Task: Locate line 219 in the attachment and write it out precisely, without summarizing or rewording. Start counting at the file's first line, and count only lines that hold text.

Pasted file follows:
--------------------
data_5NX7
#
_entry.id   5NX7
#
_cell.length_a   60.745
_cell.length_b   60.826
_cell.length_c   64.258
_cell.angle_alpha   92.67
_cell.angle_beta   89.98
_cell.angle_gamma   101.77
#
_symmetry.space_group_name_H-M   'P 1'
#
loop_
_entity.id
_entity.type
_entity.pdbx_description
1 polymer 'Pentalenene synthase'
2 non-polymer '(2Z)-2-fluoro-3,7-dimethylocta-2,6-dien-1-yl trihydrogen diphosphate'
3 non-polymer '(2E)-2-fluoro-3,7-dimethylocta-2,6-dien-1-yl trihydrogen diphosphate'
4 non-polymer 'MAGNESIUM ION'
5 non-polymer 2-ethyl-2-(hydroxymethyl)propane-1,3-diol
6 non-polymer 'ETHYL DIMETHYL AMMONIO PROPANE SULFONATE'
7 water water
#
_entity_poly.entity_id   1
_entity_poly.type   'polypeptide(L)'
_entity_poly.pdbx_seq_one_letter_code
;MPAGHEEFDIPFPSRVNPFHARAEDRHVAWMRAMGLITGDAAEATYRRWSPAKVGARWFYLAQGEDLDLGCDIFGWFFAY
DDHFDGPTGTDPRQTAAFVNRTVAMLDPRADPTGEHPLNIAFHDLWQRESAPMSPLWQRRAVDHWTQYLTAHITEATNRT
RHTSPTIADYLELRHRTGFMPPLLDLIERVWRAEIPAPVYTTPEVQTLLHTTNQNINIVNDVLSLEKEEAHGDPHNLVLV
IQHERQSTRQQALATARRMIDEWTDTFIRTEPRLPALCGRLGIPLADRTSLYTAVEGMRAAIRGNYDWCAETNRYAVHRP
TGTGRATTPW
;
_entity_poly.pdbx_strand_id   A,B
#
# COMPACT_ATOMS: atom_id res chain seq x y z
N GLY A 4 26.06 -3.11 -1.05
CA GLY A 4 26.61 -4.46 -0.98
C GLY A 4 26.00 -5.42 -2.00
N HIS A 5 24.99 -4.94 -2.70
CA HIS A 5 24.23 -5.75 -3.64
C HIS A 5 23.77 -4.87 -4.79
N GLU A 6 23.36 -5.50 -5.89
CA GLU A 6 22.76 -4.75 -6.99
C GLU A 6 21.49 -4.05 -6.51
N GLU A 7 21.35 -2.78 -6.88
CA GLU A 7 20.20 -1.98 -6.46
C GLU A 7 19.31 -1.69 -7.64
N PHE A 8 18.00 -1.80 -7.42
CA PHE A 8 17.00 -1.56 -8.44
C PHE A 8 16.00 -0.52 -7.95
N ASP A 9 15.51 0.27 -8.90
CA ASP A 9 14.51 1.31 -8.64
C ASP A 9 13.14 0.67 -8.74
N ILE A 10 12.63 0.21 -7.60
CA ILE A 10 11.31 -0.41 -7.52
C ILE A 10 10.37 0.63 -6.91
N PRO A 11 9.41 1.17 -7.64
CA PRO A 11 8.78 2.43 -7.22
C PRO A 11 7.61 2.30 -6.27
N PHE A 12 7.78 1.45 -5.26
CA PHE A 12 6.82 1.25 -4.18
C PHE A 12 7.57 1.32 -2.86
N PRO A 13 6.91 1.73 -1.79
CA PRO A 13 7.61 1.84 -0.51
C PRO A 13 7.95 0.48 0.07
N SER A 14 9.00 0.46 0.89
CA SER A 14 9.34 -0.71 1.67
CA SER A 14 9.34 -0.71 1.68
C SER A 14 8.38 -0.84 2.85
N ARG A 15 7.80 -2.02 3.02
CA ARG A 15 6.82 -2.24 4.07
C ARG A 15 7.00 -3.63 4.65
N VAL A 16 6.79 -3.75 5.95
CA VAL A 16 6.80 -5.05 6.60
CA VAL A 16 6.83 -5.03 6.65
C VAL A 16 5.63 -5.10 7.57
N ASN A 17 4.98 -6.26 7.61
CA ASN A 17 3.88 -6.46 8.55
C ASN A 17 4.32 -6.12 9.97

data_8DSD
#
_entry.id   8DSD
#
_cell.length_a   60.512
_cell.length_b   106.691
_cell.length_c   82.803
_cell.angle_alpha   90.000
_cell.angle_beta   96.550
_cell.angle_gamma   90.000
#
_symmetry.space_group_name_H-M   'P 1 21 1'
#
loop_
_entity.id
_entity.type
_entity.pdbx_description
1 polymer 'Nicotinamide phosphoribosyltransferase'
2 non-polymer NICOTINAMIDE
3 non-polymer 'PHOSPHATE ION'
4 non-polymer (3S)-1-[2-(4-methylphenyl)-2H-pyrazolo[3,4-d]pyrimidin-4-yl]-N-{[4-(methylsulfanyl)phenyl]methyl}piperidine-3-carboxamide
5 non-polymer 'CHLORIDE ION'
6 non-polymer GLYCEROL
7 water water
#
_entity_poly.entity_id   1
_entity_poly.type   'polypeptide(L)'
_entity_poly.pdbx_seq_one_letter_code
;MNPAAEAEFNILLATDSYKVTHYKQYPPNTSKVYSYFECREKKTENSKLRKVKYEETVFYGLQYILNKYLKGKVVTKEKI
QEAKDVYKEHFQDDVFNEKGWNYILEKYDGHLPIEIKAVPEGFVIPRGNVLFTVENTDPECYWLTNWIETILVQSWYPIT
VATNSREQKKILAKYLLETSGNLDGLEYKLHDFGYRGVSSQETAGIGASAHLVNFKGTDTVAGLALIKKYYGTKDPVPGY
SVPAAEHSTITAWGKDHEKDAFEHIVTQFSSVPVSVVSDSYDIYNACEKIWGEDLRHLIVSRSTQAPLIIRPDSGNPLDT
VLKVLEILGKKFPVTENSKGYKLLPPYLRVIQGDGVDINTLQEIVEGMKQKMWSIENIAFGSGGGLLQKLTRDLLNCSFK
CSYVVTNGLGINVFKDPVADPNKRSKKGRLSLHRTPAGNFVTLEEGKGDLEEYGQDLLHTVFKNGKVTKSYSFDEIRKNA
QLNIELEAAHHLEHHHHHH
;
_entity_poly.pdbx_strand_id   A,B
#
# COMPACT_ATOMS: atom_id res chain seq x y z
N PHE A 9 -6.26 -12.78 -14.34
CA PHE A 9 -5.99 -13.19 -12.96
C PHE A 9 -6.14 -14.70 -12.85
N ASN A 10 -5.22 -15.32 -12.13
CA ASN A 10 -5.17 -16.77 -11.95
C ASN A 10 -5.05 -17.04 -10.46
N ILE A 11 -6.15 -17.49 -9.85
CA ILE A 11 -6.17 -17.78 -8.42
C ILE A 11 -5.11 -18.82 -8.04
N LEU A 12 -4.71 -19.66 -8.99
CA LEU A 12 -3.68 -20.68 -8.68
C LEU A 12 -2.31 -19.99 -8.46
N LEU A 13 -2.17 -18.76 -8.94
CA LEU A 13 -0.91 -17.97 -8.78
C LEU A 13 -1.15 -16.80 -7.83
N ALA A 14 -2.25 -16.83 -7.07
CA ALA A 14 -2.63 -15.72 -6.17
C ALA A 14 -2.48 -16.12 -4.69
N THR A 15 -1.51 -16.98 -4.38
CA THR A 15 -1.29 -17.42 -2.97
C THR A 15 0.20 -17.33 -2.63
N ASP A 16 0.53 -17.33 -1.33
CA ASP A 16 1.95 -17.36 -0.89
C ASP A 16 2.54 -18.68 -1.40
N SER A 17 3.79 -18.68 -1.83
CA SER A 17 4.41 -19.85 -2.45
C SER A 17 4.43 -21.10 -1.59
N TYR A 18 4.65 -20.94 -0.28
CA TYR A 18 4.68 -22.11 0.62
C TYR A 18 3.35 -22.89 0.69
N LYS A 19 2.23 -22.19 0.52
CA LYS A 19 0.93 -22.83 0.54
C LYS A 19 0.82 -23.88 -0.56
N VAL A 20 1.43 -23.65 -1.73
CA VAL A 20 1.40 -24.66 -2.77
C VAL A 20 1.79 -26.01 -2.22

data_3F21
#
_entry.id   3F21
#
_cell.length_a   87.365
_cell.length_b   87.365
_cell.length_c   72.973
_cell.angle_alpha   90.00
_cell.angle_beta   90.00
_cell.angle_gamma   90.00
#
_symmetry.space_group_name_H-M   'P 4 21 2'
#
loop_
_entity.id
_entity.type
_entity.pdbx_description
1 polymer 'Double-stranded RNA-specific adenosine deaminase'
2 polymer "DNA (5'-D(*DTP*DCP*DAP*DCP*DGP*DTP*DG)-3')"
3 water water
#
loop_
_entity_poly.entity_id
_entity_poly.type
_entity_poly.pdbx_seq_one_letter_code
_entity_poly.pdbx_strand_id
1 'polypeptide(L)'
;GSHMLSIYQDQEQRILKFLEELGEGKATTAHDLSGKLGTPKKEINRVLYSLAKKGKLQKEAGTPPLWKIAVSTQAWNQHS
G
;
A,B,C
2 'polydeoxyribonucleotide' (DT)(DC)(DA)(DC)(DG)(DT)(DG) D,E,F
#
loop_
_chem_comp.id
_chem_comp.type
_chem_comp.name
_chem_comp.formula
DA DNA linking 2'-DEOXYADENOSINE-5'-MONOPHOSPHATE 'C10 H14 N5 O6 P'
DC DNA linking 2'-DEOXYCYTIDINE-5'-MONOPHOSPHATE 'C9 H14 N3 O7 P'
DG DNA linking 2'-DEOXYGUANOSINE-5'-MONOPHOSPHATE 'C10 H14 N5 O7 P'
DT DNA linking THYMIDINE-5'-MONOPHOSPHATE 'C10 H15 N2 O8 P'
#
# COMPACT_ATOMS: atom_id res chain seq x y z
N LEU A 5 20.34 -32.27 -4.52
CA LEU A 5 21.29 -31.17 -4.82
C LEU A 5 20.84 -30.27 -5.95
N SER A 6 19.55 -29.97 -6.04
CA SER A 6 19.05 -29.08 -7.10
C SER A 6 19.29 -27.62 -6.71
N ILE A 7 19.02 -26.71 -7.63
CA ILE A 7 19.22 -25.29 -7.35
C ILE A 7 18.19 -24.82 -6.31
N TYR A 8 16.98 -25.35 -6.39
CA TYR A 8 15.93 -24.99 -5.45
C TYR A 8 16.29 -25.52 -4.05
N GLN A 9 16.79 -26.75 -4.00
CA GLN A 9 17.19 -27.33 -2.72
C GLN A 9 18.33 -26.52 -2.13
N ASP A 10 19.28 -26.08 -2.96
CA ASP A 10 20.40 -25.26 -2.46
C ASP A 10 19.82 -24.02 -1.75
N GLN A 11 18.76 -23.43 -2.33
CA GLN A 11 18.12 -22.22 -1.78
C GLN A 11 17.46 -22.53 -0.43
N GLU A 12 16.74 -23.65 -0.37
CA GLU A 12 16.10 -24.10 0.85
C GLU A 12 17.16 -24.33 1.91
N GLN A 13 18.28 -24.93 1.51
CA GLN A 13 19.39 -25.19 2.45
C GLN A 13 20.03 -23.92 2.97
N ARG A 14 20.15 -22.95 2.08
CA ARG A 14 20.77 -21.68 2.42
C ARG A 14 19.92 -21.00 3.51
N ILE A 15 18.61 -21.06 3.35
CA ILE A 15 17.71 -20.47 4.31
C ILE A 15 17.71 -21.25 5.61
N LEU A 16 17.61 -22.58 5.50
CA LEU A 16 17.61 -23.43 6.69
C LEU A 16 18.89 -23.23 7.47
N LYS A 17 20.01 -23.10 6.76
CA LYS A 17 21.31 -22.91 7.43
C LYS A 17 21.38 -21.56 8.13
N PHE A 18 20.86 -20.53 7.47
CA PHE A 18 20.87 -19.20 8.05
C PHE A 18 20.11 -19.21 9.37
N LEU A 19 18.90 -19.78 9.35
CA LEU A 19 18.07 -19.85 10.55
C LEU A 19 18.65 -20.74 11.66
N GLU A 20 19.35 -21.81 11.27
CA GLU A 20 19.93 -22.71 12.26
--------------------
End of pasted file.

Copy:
N GLN A 11 18.76 -23.43 -2.33